After some bad years, things are looking up for the freight rail industry right now — and that’s being felt at GE’s locomotive factory in far north Fort Worth. The plant is in the process of nearly doubling its staff, partly because of increased demand for brand-new locomotives, and partly because the factory has been overhauled to refurbish old ones.
Think of the modernization process as “Extreme Makeover: Locomotive Edition.” When you take a 20-year-old train engine and update it, sometimes you need to get creative.
“Every locomotive is different,” after years of getting banged up in service, according to Mike Bratt, who runs the sprawling factory next to the Texas Motor Speedway, so “there’s a lot more problem solving.”
Out across the factory floor, men and women climb over hulking machines. Each one weighs as much as a Boeing 767 airliner filled with passengers and their luggage. Sparks fly from welding torches, huge cranes descend from steel beams 30 feet in the air to lift huge radiator caps. The clang and bang of equipment is so loud that everyone is required to wear ear plugs.
It takes about nine weeks to complete a typical modernization, Bratt says, which is about a month longer than it takes to build a brand-new one. At full capacity, the million-square-foot factory will handle about 500 locomotives a year.
Managing the intricate supply chain needed to keep things humming at the factory takes a lot of coordination among the workers, Bratt says. That’s why the company looks for communication skills and collaboration when hiring.
“We want the assembly, the welding, the maintenance and the machining skill sets,” Bratt says. “But you’ve also got to be able to work well in groups.”
The factory opened five years ago. Not long after that, the freight rail industry slumped as less coal was being shipped and cheap gas made trucking more competitive, so railroads weren’t buying as many new locomotives. Last year, the Fort Worth factory laid off 250 workers, with the rest working reduced hours. And the future here is still murky since the company announced plans to spin off its transportation division.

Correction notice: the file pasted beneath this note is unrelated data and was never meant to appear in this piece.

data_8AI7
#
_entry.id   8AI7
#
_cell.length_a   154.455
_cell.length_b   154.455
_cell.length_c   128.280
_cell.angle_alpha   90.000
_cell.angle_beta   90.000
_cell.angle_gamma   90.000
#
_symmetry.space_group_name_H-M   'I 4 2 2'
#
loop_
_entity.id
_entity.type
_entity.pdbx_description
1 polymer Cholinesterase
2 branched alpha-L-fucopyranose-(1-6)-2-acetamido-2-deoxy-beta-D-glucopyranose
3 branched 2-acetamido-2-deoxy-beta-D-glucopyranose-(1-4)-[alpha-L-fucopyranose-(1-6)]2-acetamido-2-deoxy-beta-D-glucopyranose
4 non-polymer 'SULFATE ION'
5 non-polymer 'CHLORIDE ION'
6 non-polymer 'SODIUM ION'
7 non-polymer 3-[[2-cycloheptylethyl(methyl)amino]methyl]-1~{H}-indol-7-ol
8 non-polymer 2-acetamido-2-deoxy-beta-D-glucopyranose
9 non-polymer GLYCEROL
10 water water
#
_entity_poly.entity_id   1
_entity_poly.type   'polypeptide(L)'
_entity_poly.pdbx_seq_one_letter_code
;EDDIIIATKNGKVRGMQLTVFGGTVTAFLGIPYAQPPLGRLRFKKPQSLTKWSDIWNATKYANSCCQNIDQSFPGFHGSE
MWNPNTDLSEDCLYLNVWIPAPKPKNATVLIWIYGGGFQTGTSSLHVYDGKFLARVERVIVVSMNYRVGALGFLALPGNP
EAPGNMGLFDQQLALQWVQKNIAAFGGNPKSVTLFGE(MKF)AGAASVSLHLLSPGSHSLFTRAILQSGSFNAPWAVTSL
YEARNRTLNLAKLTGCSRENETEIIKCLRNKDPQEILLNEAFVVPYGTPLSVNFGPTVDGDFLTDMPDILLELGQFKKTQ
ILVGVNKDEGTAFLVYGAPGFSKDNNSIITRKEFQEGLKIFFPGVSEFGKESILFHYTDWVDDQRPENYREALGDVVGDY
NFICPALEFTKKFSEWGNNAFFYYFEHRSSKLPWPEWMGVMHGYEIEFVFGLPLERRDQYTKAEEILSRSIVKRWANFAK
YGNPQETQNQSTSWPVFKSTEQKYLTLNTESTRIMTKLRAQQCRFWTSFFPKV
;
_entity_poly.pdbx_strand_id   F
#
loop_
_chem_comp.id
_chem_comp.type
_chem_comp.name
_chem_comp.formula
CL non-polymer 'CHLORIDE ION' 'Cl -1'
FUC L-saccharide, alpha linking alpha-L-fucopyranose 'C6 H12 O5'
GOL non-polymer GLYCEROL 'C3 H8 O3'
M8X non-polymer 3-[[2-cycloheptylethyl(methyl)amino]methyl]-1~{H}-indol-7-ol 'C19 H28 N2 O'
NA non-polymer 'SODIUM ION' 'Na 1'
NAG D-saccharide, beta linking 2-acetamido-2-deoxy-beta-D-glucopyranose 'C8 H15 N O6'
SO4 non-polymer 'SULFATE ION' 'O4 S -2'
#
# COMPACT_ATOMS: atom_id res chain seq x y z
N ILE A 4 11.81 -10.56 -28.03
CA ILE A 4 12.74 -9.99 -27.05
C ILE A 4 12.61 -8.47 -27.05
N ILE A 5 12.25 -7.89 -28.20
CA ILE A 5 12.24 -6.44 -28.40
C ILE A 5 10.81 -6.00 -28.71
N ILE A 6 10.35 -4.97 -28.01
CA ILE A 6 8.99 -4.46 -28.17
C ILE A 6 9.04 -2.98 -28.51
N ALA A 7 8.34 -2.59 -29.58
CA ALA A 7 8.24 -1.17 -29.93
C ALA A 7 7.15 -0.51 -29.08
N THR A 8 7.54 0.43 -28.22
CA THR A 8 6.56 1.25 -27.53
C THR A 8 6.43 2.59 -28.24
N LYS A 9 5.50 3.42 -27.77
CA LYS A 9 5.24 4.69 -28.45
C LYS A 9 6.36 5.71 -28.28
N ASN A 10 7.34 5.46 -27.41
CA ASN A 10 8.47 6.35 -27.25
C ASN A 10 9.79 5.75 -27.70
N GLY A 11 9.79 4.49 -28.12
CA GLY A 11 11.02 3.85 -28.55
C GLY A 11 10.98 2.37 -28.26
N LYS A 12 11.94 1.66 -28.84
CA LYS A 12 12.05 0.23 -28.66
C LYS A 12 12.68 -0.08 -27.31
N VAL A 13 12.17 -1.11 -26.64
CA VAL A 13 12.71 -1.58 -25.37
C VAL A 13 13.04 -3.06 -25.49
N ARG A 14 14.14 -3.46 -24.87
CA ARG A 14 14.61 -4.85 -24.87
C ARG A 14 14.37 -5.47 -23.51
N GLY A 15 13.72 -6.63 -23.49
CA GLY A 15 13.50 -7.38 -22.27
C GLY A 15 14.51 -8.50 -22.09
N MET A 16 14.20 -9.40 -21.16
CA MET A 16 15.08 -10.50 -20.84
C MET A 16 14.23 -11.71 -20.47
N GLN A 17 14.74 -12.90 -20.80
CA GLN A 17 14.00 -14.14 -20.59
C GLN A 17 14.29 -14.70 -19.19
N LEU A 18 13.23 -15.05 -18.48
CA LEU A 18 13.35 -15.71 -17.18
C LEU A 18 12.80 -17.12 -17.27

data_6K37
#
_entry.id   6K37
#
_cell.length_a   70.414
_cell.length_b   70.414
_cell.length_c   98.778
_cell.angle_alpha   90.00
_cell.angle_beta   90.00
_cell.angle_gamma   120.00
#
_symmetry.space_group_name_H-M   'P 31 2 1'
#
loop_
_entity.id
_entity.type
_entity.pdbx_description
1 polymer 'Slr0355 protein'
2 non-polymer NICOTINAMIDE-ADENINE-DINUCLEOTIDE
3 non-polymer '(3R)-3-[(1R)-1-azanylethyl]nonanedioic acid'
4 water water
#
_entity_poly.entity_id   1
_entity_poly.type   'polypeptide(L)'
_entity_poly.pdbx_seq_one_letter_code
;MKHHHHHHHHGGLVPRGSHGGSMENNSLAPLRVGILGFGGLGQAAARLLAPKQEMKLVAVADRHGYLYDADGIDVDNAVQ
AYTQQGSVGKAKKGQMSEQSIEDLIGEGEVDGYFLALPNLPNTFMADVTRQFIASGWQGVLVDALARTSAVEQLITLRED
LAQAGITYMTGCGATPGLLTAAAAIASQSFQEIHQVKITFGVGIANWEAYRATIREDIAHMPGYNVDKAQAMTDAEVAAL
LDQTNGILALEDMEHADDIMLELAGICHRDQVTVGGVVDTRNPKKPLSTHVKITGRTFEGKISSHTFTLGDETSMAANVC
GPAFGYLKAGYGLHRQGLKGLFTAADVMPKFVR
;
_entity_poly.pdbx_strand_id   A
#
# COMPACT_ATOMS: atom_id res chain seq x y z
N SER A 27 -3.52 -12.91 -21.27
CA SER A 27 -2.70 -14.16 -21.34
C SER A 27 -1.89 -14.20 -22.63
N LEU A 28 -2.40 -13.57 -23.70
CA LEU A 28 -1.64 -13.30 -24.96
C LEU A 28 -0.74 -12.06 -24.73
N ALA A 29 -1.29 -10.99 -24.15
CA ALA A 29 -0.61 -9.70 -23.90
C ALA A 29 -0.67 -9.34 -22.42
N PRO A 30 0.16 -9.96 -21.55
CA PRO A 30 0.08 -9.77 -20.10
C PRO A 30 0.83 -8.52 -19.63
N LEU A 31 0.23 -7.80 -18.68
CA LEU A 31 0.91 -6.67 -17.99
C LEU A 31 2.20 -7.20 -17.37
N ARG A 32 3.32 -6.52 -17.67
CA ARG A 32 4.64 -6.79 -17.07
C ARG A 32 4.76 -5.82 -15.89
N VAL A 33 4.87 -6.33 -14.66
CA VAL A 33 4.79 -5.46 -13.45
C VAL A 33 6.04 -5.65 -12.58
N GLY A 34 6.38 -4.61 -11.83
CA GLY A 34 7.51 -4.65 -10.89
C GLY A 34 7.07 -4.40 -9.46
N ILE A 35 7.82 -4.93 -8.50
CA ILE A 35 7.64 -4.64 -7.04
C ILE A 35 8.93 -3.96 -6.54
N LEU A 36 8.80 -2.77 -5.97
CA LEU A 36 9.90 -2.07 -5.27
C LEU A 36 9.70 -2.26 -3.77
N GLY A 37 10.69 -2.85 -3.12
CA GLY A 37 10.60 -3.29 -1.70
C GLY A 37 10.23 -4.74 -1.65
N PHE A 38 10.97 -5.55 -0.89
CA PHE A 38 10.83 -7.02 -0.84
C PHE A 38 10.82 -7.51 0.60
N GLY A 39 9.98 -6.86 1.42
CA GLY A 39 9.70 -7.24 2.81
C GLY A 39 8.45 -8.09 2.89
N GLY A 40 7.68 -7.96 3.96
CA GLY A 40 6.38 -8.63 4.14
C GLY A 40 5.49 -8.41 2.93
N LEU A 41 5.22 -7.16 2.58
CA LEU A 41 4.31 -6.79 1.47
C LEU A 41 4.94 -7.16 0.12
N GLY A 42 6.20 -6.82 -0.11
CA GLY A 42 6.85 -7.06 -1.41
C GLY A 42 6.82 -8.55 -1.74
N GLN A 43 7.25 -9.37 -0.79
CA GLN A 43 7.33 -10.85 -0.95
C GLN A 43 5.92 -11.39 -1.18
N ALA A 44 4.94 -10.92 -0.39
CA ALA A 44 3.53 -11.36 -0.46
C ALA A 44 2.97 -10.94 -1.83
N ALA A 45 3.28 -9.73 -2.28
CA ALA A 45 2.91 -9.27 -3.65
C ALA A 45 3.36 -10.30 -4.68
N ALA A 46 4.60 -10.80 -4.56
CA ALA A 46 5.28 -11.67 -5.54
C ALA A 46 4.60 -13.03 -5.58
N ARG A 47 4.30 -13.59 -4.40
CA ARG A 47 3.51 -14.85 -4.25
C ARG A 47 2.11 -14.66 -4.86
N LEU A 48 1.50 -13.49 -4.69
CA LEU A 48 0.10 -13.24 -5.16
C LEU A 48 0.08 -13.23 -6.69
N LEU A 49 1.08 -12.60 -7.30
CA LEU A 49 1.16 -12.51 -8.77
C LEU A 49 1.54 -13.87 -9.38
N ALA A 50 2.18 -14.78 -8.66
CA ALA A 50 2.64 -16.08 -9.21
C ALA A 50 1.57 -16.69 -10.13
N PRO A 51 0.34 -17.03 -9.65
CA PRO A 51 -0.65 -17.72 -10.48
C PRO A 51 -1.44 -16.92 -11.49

But now the factory is back to hiring. The company will add about 250 new employees by the summer, and says laid-off employees will have a chance to come back.
Rejiggering the factory during the slump to refurbish and modernize the old machines helped fuel the comeback, according to Sameer Gaur, who heads GE’s modernization unit. Freight railroads want to get a bit more out of their aging fleets of locomotives.
“To be able to get the most out of the locomotive, you have makes the railroad more competitive,” Gaur said.
Gaur says companies typically want to retrofit engines that are 20 to 25 years old. Adding new technology and upgrading traction systems can add about 20 years to their service life and allow them to pull more freight using less fuel.
And these days, Gaur says, the rail industry’s outlook is better, which is driving more demand for both refurbished and new engines.
“There is a lift happening in the industry, which is very encouraging for all of us. We’re seeing demand improve, we’re seeing rail win versus other modes of transportation.”
Outside the factory, Doug Corbin from Norfolk Southern says the railroad company is moving more coal, more merchandise and more cars and trucks these days. The Fort Worth factory is in the process of refurbishing 100 of Norfolk Southern’s locomotives now. So far this year, GE’s received orders to do another 225 modernizations for other companies, as well.*
Corbin’s looking at two of his company’s locomotives sitting side by side. One is old and dinged with faded paint, the other is shiny – just off the factory floor, refurbished by the plant’s workers.
“This locomotive here can pull 140,000 pounds [of freight],” Corbin says, pointing at the older one. “That [newer] one can pull 200,000 pounds, so you can see the kind of improvement we’ve got.”
Modernizations like these are the main thing going right now at the Fort Worth plant, but they won’t be for long. The factory plans to start work this summer on a big order of 200 brand-new engines for Canadian National railway.
*This story was updated to correct the number of orders GE has received.